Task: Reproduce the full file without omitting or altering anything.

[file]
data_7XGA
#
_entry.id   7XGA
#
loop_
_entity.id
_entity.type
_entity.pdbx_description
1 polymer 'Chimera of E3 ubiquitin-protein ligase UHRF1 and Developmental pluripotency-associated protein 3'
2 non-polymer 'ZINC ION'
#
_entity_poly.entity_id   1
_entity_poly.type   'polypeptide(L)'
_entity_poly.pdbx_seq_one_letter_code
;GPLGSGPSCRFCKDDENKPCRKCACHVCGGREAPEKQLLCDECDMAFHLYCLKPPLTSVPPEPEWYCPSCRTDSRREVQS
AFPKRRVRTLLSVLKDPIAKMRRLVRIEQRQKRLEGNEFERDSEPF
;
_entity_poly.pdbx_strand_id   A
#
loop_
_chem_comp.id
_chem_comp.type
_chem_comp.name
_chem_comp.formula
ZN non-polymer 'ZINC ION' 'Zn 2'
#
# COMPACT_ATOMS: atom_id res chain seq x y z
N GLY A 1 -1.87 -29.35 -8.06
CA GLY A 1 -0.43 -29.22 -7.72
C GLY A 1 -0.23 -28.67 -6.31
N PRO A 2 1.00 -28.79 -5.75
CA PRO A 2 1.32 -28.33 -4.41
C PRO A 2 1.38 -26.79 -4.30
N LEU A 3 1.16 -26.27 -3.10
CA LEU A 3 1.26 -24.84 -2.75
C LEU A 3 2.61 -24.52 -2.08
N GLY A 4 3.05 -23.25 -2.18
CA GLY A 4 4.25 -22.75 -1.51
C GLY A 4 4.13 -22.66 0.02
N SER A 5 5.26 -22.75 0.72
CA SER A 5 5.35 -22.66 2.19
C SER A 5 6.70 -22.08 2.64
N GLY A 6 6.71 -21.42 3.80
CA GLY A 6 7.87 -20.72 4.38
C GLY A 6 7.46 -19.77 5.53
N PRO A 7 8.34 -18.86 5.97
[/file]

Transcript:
data_7XGA
#
_entry.id   7XGA
#
loop_
_entity.id
_entity.type
_entity.pdbx_description
1 polymer 'Chimera of E3 ubiquitin-protein ligase UHRF1 and Developmental pluripotency-associated protein 3'
2 non-polymer 'ZINC ION'
#
_entity_poly.entity_id   1
_entity_poly.type   'polypeptide(L)'
_entity_poly.pdbx_seq_one_letter_code
;GPLGSGPSCRFCKDDENKPCRKCACHVCGGREAPEKQLLCDECDMAFHLYCLKPPLTSVPPEPEWYCPSCRTDSRREVQS
AFPKRRVRTLLSVLKDPIAKMRRLVRIEQRQKRLEGNEFERDSEPF
;
_entity_poly.pdbx_strand_id   A
#
loop_
_chem_comp.id
_chem_comp.type
_chem_comp.name
_chem_comp.formula
ZN non-polymer 'ZINC ION' 'Zn 2'
#
# COMPACT_ATOMS: atom_id res chain seq x y z
N GLY A 1 -1.87 -29.35 -8.06
CA GLY A 1 -0.43 -29.22 -7.72
C GLY A 1 -0.23 -28.67 -6.31
N PRO A 2 1.00 -28.79 -5.75
CA PRO A 2 1.32 -28.33 -4.41
C PRO A 2 1.38 -26.79 -4.30
N LEU A 3 1.16 -26.27 -3.10
CA LEU A 3 1.26 -24.84 -2.75
C LEU A 3 2.61 -24.52 -2.08
N GLY A 4 3.05 -23.25 -2.18
CA GLY A 4 4.25 -22.75 -1.51
C GLY A 4 4.13 -22.66 0.02
N SER A 5 5.26 -22.75 0.72
CA SER A 5 5.35 -22.66 2.19
C SER A 5 6.70 -22.08 2.64
N GLY A 6 6.71 -21.42 3.80
CA GLY A 6 7.87 -20.72 4.38
C GLY A 6 7.46 -19.77 5.53
N PRO A 7 8.34 -18.86 5.97